Each of the vehicles had only one occupant at the time of the incident.

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Ottawa military family alleges bad faith eviction by Saudi Arabia’s top diplomat in Canada

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An Ottawa military family alleges their former landlord — Saudi Arabia’s top diplomat in Canada — acted in bad faith when he gave them a notice of eviction, claiming he intended to move into their Vanier rental home with his own family.

The home is now listed for sale for $950,000, two months after Vivian and Tim Funk moved out with their two young children.

In documents filed with the Landlord and Tenant Board, the Funks detailed how their landlord, Sulaiman AlAqeel, acted to end their tenancy by allegedly pretending he was moving in himself. This was preceded by an attempt to market the house to new tenants for significantly more money when the Funks had not given notice indicating they would be leaving, the documents alleged. “The landlord’s representative,” according to the documents, allegedly told the Funks they needed to accept a $500 monthly rent increase and a new lease if they wanted to continue living in the rental property, which wouldn’t be legal under the Residential Tenancies Act.

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Ottawa COVID-19 hospitalization data showing half of cases coming from community, not just long-term care

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With local data showing 50 per cent of COVID-19 hospitalizations coming from the community, long-term care residents aren’t the only one vulnerable to severe illness from the virus, Ottawa’s Board of Health reports.

Despite the majority of deaths having happened in older adult age groups in long-term care homes, residents shouldn’t think institutions are the only settings that are vulnerable to outbreaks that lead to serious illness from the virus.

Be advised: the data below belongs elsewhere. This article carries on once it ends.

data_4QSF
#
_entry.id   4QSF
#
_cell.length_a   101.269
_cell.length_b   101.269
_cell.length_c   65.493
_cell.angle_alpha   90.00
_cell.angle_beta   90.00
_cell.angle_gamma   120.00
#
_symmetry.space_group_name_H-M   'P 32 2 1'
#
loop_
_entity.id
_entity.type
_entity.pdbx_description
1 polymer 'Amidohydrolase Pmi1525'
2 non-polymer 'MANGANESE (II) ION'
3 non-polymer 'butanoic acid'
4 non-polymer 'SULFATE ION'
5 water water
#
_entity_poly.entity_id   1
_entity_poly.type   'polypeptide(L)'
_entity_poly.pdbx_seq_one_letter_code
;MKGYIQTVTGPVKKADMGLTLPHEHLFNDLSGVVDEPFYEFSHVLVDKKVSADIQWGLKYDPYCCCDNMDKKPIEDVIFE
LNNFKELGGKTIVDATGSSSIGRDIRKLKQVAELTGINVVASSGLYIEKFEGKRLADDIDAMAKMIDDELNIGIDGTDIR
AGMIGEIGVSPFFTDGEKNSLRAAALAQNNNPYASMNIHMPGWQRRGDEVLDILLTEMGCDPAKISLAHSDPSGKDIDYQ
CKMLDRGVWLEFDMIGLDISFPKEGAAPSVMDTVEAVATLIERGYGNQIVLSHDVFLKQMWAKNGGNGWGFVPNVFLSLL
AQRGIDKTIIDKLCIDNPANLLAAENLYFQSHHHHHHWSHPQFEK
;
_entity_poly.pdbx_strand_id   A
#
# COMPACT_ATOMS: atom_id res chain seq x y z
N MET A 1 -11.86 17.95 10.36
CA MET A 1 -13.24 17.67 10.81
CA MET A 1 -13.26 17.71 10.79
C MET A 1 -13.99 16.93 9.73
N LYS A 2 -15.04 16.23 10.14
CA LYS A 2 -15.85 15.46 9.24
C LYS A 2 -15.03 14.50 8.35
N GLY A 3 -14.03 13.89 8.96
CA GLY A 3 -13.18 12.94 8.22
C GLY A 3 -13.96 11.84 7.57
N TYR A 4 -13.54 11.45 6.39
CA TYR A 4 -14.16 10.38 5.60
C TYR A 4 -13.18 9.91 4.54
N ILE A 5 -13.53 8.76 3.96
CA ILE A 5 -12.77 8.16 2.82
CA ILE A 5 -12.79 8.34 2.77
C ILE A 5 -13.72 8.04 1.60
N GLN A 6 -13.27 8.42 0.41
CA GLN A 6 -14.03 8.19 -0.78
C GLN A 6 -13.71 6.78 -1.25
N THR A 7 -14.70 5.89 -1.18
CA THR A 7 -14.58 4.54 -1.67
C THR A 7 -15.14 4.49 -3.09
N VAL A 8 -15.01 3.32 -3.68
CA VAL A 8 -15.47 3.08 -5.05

“[Ottawa Public Health] continues to expand our understanding of the types of settings and situations that have the most impact on COVID-19 transmission in our community and is seeking academic partners to better explore exposure risks as well as a broader assessment of the harms from different public health measures,” OPH outlined in its document, to be present at the Board of Health on Monday.

At the same time, however, OPH says it is working closely with partners on “processes to strengthen and streamline responses.” This includes weekly meetings across agencies to address issues and concerns to ensure a strong collaboration, ongoing communications with facilities, preventative visits and phone calls to review infection prevention and control.

In situations where OPH identified failings at an LTCH or concerns of compliance have been raised, OPH has been quick to issue letters of expectation that outline the deficiencies and timelines fo compliance.

It is unclear how many letters have been issued through both waves of the virus.

And while outbreaks in LTCH during wave two have recorded a higher number of LTCH outbreaks than in wave one, the overall morbidity and mortality has been lower. This means fewer cases, fewer deaths and a lower average duration of outbreaks.

OPH contributed this to building on lessons learned from early COVID-19 outbreaks in LTCH in Ottawa.

https://www.ottawamatters.com/local-news/ottawa-covid-19-hospitalization-data-of-severe-illness-shows-half-of-cases-coming-from-community-not-just-long-term-care-homes-3136152